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How do I help my child with an eating disorder?


June 7, 2023 Parent-Child Relationship Mental Health


Par Karine Pendleton

Psychosocial worker

The risk of developing an eating disorder is highest between the ages of 14 and 25. The search for identity, puberty, concern for appearance, exposure to unrealistic and unattainable beauty models, and peer comparison are some of the factors that may contribute to the development of body dissatisfaction during this period.   

As a parent, dealing with your child's eating disorder on a daily basis can be extremely difficult. You may feel helpless, frustrated, ill-equipped, sad, etc. All of these emotions are valid. An eating disorder often becomes very overwhelming for those closest to the child.  

Having the right strategies on hand is essential to help your child through the ups and downs of the illness. In this article, we will provide you with a number of resources and concrete ways to support your child.  

Always keep in mind that recovery is not a linear process

An eating disorder takes a long time to develop and take hold. The recovery process will also take time. So, we need to be patient, and celebrate every little step our teen takes.  

For example, if they manage to text an eating disorder counsellor instead of throwing up after a meal, that's amazing! It demonstrates that the person who is struggling, who wants to get out of it, is alive and well. In short, it is important to constantly celebrate all the progress in the right direction.

Accept the setbacks!

Addressing eating issues cannot be done by dismissing the relapses that will occur on the road to recovery. It is important not to get angry with your child or even project your feelings of helplessness onto them at this stage of the process. It is perfectly normal to experience relapses.  

Think of a child learning to ride a bike for the first time. They will fall, get up again, and with perseverance and encouragement from family and friends, they will eventually succeed. It's the same principle with eating disorders. The relapse often becomes a moment to stop and question ourselves, to do some introspection.  

"What is going on inside of me right now, what am I experiencing or feeling that could explain this more difficult moment? Are the goals I have set for myself unrealistic? Is it going too fast?" In short, normalizing and accepting the relapse is essential.  

Avoid conversations about weight, appearance and diet  

For example, talking about our child's physical appearance may exacerbate their obsessions. Also, talking about what our child eats (or doesn't eat) may be seen as an attempt to control or monitor, and may make them less likely to open up to you about their difficulties. However, this does not mean that we should not share our concerns with them.  

Using non-violent communication is a good way to do this. The principle is quite simple: we express ourselves by speaking in "I", describing what worries us and how the situation makes us feel.  

For example: "I'd like to talk to you for a moment about a situation that has been bothering me lately. I've noticed that you've become more isolated, less likely to see your friends, and that school has become a challenge for you. This is what you told me last week. Tell me, how are you doing right now? What can I do to help you? Don't forget that I love you, that I'm here for you, without judgment."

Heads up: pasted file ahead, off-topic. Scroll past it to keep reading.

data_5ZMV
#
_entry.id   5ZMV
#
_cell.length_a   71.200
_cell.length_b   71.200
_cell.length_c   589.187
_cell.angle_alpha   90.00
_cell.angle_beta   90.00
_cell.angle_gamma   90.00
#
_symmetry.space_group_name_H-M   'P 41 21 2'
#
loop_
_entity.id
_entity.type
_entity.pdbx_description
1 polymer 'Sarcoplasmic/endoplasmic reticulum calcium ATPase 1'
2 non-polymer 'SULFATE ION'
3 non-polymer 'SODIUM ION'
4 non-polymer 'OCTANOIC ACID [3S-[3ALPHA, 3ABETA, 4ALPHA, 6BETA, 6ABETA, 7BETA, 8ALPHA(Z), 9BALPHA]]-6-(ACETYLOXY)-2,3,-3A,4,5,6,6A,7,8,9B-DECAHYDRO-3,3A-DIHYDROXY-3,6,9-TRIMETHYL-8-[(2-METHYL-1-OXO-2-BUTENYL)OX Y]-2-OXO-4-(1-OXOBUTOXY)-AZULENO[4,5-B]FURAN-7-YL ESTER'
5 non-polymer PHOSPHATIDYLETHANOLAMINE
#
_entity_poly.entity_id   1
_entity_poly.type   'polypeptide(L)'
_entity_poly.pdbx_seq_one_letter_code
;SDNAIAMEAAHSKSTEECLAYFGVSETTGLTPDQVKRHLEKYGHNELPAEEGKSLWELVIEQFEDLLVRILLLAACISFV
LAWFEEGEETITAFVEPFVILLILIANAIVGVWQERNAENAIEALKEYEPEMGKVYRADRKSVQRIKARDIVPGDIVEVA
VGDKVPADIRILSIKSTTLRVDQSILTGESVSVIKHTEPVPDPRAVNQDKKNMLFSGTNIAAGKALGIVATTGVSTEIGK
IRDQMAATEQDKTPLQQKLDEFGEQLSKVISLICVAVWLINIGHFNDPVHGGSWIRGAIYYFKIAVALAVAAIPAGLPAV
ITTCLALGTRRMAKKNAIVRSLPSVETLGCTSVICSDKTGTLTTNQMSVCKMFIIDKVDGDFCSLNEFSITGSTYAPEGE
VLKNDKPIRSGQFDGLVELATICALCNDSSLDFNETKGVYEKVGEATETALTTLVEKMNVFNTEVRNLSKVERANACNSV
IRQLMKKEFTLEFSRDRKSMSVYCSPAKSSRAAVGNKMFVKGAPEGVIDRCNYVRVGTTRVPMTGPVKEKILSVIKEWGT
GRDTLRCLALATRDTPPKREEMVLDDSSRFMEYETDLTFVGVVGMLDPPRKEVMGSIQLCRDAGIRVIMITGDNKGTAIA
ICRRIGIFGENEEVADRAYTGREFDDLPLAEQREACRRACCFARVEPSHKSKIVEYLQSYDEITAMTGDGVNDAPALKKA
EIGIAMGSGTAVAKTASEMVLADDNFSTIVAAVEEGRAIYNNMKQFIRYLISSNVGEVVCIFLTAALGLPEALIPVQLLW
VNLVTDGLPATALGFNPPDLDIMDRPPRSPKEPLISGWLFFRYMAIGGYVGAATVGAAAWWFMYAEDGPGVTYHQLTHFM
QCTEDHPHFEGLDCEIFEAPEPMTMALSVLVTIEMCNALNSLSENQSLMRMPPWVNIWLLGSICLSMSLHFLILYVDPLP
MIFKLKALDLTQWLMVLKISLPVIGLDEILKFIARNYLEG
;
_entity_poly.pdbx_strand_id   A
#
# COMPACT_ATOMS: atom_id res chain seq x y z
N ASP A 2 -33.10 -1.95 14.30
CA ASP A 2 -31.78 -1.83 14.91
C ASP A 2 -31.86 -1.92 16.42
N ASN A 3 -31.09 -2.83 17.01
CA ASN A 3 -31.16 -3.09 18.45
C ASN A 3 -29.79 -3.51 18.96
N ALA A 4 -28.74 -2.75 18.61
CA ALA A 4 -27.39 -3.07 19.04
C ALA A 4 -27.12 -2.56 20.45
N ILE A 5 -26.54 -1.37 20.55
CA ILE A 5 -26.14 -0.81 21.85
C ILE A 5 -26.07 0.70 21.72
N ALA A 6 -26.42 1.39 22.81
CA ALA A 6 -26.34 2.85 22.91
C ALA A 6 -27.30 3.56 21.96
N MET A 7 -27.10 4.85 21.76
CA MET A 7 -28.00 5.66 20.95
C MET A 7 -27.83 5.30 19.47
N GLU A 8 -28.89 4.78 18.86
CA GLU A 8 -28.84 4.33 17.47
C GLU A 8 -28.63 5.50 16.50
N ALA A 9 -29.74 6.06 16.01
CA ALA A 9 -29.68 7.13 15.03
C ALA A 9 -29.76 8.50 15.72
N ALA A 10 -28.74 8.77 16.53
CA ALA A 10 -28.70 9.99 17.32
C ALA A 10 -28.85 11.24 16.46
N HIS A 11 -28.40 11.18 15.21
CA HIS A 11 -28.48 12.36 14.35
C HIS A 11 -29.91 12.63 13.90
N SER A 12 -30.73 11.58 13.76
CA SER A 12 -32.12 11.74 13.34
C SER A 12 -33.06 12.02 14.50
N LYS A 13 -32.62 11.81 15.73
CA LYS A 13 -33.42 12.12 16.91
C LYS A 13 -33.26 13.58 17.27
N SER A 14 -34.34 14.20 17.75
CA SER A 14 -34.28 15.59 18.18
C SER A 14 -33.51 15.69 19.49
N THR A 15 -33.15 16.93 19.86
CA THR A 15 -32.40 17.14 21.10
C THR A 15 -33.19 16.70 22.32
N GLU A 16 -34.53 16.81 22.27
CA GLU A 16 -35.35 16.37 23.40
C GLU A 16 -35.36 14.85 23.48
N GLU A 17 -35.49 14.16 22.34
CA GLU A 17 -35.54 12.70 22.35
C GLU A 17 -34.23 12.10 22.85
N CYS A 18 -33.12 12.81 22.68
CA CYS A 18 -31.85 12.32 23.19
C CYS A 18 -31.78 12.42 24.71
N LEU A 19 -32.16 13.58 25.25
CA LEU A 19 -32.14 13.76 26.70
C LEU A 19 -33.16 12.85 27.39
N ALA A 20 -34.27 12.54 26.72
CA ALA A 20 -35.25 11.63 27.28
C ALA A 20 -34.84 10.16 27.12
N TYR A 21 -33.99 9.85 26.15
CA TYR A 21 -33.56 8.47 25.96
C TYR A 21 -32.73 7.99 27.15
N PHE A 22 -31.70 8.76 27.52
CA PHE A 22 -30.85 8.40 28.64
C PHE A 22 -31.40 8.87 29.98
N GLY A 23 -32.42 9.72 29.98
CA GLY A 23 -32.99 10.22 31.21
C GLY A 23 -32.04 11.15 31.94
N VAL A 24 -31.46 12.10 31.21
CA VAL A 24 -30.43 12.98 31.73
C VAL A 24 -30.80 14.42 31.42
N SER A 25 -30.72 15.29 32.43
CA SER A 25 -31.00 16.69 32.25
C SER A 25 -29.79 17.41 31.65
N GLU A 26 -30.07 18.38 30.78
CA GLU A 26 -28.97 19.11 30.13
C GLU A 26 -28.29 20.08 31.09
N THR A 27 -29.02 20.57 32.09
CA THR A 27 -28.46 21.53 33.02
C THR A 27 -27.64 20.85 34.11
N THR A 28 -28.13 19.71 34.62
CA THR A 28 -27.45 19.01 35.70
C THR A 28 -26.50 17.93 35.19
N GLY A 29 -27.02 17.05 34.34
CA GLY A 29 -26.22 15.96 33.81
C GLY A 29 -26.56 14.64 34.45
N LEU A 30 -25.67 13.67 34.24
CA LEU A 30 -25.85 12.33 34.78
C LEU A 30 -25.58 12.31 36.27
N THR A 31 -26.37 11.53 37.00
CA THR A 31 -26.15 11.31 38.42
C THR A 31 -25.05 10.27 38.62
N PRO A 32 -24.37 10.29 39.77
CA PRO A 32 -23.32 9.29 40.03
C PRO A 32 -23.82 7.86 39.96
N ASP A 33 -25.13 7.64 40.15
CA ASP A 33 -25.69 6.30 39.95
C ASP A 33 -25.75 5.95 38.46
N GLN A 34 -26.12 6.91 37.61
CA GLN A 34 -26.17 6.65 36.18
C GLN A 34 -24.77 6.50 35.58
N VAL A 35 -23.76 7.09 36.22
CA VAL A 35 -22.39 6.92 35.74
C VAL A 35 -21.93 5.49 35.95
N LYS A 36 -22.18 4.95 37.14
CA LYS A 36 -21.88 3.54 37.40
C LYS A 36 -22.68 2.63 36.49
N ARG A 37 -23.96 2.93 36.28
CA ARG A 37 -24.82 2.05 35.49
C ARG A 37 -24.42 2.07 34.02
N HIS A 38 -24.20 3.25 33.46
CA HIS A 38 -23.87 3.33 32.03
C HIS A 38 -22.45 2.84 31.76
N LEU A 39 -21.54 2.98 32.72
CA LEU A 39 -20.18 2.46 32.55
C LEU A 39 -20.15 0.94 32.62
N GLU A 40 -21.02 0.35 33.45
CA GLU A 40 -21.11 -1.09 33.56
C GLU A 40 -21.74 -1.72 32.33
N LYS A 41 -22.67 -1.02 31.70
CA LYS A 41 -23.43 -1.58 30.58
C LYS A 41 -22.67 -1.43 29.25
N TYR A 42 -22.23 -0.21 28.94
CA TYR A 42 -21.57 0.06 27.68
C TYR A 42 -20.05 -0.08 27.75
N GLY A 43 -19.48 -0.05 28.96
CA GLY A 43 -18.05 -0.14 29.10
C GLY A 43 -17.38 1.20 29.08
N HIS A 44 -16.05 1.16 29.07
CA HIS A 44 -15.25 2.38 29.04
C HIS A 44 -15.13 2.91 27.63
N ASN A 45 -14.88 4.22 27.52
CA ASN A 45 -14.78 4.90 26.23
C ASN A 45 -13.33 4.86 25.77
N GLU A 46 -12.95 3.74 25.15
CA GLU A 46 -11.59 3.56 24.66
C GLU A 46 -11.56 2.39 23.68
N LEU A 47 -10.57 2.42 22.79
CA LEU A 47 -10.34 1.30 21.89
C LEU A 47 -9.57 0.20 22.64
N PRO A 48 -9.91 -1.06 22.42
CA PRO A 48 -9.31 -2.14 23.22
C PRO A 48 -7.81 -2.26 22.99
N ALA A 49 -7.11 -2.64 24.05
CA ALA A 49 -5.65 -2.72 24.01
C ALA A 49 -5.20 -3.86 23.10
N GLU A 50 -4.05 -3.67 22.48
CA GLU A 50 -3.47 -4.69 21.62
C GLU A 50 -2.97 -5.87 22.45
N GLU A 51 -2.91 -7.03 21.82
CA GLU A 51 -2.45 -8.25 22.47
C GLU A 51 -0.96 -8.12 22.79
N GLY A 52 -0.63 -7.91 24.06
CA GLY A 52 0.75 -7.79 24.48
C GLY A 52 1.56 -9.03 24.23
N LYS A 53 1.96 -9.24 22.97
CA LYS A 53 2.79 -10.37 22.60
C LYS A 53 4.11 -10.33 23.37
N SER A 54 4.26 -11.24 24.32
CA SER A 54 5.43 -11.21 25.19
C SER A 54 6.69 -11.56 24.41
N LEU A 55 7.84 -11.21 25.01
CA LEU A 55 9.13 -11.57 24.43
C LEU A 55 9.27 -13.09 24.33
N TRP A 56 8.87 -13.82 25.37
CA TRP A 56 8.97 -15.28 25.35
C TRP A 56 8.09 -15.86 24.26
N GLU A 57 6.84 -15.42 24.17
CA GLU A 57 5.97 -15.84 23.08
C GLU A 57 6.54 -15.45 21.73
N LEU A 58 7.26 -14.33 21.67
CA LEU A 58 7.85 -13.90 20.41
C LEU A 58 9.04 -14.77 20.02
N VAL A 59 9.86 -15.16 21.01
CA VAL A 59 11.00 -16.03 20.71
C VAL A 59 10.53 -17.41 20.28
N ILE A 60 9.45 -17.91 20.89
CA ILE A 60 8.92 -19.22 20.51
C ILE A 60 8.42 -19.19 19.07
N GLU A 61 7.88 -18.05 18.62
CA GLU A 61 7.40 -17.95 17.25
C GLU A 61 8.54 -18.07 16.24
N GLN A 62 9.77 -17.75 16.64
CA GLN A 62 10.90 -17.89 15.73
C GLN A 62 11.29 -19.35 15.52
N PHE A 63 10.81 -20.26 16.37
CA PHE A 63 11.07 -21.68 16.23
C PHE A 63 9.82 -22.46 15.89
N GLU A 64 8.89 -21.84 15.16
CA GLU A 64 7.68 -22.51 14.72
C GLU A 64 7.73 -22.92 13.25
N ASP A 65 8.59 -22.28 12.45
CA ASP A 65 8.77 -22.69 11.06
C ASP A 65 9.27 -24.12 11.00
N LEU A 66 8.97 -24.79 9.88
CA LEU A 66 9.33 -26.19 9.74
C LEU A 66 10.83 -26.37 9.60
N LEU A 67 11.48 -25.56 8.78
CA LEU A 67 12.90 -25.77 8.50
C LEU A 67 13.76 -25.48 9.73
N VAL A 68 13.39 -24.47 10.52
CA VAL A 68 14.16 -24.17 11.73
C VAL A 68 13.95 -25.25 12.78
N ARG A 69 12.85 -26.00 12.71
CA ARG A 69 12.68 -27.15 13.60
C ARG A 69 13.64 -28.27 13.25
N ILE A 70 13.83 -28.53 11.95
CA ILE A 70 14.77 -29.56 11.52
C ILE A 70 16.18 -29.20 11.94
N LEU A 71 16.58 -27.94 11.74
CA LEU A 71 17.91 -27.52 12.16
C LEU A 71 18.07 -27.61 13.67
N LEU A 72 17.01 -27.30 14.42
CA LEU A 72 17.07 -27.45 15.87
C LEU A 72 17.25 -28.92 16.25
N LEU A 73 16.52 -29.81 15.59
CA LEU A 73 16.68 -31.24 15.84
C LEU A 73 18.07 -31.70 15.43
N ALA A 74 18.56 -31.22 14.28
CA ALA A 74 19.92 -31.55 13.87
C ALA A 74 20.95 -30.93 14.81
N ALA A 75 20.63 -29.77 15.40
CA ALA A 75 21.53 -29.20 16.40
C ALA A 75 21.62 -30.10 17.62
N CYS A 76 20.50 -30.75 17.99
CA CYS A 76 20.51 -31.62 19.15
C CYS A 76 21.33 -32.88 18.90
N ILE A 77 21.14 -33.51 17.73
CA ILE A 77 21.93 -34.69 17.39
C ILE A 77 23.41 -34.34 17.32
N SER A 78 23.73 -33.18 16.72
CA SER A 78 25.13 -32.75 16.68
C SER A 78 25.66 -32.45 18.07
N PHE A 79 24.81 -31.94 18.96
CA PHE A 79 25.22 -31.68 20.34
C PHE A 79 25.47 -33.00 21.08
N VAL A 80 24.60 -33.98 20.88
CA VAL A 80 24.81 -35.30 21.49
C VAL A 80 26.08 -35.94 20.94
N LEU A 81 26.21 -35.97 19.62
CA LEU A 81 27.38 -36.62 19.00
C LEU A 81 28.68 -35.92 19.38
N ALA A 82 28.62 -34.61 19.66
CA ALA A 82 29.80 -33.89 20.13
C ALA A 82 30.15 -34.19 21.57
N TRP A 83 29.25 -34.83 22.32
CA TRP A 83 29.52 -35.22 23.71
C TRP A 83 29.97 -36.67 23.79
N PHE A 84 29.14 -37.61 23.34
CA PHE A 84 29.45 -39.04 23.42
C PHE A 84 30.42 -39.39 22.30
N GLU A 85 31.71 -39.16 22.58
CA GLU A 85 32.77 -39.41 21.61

Explain to your child that they did not choose to be sick

Reducing the guilt and shame that too often plague people with eating disorders is crucial. There is still a certain stigma surrounding eating disorders. Many think it is a whim, or a misguided way to get attention. 

Dissociating your child from the disease is very important. "You are not anorexic, you have an eating disorder, but the disease does not define you. You have strengths, dreams, goals, values, skills, etc."  

Helping your child think beyond the eating disorder may even help give them back power over their lives, to regain their identity.  

Continue to maintain your relationship with your child

Your child may become increasingly withdrawn and isolated during the course of the illness. You need to be gentle, caring, patient and persistent. One way to maintain a relationship with your child is to offer family activities that are not food-related. 

Take care of yourself!

It is important not to forget yourself as a parent, a friend or a family member. Too many caregivers end up burning out. Set your limits, clearly define your role and increase your knowledge on the subject. Refer to the treatment team if necessary, and don't be afraid to ask questions.  

You will need all your strength and energy. Despite your family member's suffering, make sure you take time to do things that make you feel good: spending time with your spouse, going out once in a while with friends, joining a support group to help break the isolation, etc.  


Don't hesitate to reach out to ANEB! Anorexia and Bulimia Quebec is an organization that offers support to people affected by eating disorders. Through their hotline, support groups, or via chat or text message, the counsellors are there to listen to you, without judgment and free of charge (or at a low cost).  

A list of resources (psychologists, nutritionists, multidisciplinary clinics) is also available on the ANEB website. 

Website: anebquebec.com  (for adults) and anebados.com  (for youth) 

Ressource (in french)

ANEB Québec, Aider un proche
Tel-Jeunes, La communication non violente
Institut universitaire en santé mentale Douglas, Troubles de l'alimentation : conseils pour la famille